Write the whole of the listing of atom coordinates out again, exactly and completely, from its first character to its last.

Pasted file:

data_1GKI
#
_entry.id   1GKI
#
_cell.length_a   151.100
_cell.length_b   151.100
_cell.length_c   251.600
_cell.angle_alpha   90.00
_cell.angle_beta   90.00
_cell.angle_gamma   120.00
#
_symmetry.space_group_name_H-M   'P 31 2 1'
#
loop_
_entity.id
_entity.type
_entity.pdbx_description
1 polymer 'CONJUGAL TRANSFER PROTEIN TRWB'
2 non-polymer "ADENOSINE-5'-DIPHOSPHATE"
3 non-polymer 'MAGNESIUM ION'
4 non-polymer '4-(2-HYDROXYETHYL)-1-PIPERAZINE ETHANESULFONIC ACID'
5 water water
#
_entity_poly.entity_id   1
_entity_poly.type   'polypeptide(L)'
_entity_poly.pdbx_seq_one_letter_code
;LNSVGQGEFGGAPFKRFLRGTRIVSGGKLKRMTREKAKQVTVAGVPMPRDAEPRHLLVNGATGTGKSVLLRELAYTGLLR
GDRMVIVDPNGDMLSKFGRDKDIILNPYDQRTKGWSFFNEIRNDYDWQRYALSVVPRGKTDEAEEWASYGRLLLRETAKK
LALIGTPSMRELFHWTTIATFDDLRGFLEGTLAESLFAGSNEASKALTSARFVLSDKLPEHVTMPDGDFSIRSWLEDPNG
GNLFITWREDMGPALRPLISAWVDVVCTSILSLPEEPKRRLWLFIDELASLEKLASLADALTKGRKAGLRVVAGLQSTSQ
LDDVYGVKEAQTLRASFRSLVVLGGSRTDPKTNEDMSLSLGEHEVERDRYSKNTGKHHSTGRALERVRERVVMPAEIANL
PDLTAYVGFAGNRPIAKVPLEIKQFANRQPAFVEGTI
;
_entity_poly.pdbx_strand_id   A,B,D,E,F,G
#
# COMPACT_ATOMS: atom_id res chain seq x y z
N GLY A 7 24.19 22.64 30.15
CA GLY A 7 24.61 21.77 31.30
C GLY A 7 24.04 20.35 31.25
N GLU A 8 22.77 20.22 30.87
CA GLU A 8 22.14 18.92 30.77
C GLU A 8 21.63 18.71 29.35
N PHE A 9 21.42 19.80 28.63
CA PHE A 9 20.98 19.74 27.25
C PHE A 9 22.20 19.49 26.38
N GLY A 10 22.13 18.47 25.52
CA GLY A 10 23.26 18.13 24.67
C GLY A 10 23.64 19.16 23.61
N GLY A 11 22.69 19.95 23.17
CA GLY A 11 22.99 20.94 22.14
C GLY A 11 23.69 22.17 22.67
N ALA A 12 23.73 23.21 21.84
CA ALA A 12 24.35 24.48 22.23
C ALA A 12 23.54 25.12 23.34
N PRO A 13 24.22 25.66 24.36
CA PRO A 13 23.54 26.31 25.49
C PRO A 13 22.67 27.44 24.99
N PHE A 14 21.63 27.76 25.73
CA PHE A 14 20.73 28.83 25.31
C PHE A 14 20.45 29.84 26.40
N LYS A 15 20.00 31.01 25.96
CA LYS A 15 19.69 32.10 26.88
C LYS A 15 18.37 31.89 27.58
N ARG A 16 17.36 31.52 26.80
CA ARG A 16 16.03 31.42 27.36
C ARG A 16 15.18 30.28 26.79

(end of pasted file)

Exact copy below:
data_1GKI
#
_entry.id   1GKI
#
_cell.length_a   151.100
_cell.length_b   151.100
_cell.length_c   251.600
_cell.angle_alpha   90.00
_cell.angle_beta   90.00
_cell.angle_gamma   120.00
#
_symmetry.space_group_name_H-M   'P 31 2 1'
#
loop_
_entity.id
_entity.type
_entity.pdbx_description
1 polymer 'CONJUGAL TRANSFER PROTEIN TRWB'
2 non-polymer "ADENOSINE-5'-DIPHOSPHATE"
3 non-polymer 'MAGNESIUM ION'
4 non-polymer '4-(2-HYDROXYETHYL)-1-PIPERAZINE ETHANESULFONIC ACID'
5 water water
#
_entity_poly.entity_id   1
_entity_poly.type   'polypeptide(L)'
_entity_poly.pdbx_seq_one_letter_code
;LNSVGQGEFGGAPFKRFLRGTRIVSGGKLKRMTREKAKQVTVAGVPMPRDAEPRHLLVNGATGTGKSVLLRELAYTGLLR
GDRMVIVDPNGDMLSKFGRDKDIILNPYDQRTKGWSFFNEIRNDYDWQRYALSVVPRGKTDEAEEWASYGRLLLRETAKK
LALIGTPSMRELFHWTTIATFDDLRGFLEGTLAESLFAGSNEASKALTSARFVLSDKLPEHVTMPDGDFSIRSWLEDPNG
GNLFITWREDMGPALRPLISAWVDVVCTSILSLPEEPKRRLWLFIDELASLEKLASLADALTKGRKAGLRVVAGLQSTSQ
LDDVYGVKEAQTLRASFRSLVVLGGSRTDPKTNEDMSLSLGEHEVERDRYSKNTGKHHSTGRALERVRERVVMPAEIANL
PDLTAYVGFAGNRPIAKVPLEIKQFANRQPAFVEGTI
;
_entity_poly.pdbx_strand_id   A,B,D,E,F,G
#
# COMPACT_ATOMS: atom_id res chain seq x y z
N GLY A 7 24.19 22.64 30.15
CA GLY A 7 24.61 21.77 31.30
C GLY A 7 24.04 20.35 31.25
N GLU A 8 22.77 20.22 30.87
CA GLU A 8 22.14 18.92 30.77
C GLU A 8 21.63 18.71 29.35
N PHE A 9 21.42 19.80 28.63
CA PHE A 9 20.98 19.74 27.25
C PHE A 9 22.20 19.49 26.38
N GLY A 10 22.13 18.47 25.52
CA GLY A 10 23.26 18.13 24.67
C GLY A 10 23.64 19.16 23.61
N GLY A 11 22.69 19.95 23.17
CA GLY A 11 22.99 20.94 22.14
C GLY A 11 23.69 22.17 22.67
N ALA A 12 23.73 23.21 21.84
CA ALA A 12 24.35 24.48 22.23
C ALA A 12 23.54 25.12 23.34
N PRO A 13 24.22 25.66 24.36
CA PRO A 13 23.54 26.31 25.49
C PRO A 13 22.67 27.44 24.99
N PHE A 14 21.63 27.76 25.73
CA PHE A 14 20.73 28.83 25.31
C PHE A 14 20.45 29.84 26.40
N LYS A 15 20.00 31.01 25.96
CA LYS A 15 19.69 32.10 26.88
C LYS A 15 18.37 31.89 27.58
N ARG A 16 17.36 31.52 26.80
CA ARG A 16 16.03 31.42 27.36
C ARG A 16 15.18 30.28 26.79